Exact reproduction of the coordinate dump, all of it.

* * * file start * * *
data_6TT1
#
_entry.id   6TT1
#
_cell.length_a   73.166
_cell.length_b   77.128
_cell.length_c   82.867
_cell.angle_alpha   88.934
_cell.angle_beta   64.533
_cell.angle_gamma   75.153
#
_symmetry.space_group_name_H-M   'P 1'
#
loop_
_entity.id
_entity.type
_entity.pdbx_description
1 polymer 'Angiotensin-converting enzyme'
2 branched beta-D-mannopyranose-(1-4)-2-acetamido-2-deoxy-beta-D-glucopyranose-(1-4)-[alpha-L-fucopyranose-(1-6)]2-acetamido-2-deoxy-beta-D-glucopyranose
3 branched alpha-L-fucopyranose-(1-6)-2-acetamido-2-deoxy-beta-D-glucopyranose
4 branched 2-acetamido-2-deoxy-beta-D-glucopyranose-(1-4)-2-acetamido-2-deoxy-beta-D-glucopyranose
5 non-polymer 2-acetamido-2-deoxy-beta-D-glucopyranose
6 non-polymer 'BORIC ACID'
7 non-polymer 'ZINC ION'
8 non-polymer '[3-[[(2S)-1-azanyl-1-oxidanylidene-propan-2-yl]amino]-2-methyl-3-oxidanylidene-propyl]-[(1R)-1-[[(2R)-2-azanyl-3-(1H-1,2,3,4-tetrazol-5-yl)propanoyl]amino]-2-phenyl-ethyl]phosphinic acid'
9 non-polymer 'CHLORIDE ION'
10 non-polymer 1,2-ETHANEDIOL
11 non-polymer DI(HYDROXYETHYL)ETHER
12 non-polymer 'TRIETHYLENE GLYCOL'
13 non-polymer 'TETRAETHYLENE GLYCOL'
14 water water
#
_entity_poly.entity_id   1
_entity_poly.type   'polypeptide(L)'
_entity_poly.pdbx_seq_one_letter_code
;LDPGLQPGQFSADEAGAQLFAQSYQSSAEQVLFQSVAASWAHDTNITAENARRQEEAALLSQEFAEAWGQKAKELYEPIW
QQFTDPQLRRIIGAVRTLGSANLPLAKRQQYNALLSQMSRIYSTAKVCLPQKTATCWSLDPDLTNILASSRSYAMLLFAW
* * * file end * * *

data_6TT1
#
_entry.id   6TT1
#
_cell.length_a   73.166
_cell.length_b   77.128
_cell.length_c   82.867
_cell.angle_alpha   88.934
_cell.angle_beta   64.533
_cell.angle_gamma   75.153
#
_symmetry.space_group_name_H-M   'P 1'
#
loop_
_entity.id
_entity.type
_entity.pdbx_description
1 polymer 'Angiotensin-converting enzyme'
2 branched beta-D-mannopyranose-(1-4)-2-acetamido-2-deoxy-beta-D-glucopyranose-(1-4)-[alpha-L-fucopyranose-(1-6)]2-acetamido-2-deoxy-beta-D-glucopyranose
3 branched alpha-L-fucopyranose-(1-6)-2-acetamido-2-deoxy-beta-D-glucopyranose
4 branched 2-acetamido-2-deoxy-beta-D-glucopyranose-(1-4)-2-acetamido-2-deoxy-beta-D-glucopyranose
5 non-polymer 2-acetamido-2-deoxy-beta-D-glucopyranose
6 non-polymer 'BORIC ACID'
7 non-polymer 'ZINC ION'
8 non-polymer '[3-[[(2S)-1-azanyl-1-oxidanylidene-propan-2-yl]amino]-2-methyl-3-oxidanylidene-propyl]-[(1R)-1-[[(2R)-2-azanyl-3-(1H-1,2,3,4-tetrazol-5-yl)propanoyl]amino]-2-phenyl-ethyl]phosphinic acid'
9 non-polymer 'CHLORIDE ION'
10 non-polymer 1,2-ETHANEDIOL
11 non-polymer DI(HYDROXYETHYL)ETHER
12 non-polymer 'TRIETHYLENE GLYCOL'
13 non-polymer 'TETRAETHYLENE GLYCOL'
14 water water
#
_entity_poly.entity_id   1
_entity_poly.type   'polypeptide(L)'
_entity_poly.pdbx_seq_one_letter_code
;LDPGLQPGQFSADEAGAQLFAQSYQSSAEQVLFQSVAASWAHDTNITAENARRQEEAALLSQEFAEAWGQKAKELYEPIW
QQFTDPQLRRIIGAVRTLGSANLPLAKRQQYNALLSQMSRIYSTAKVCLPQKTATCWSLDPDLTNILASSRSYAMLLFAW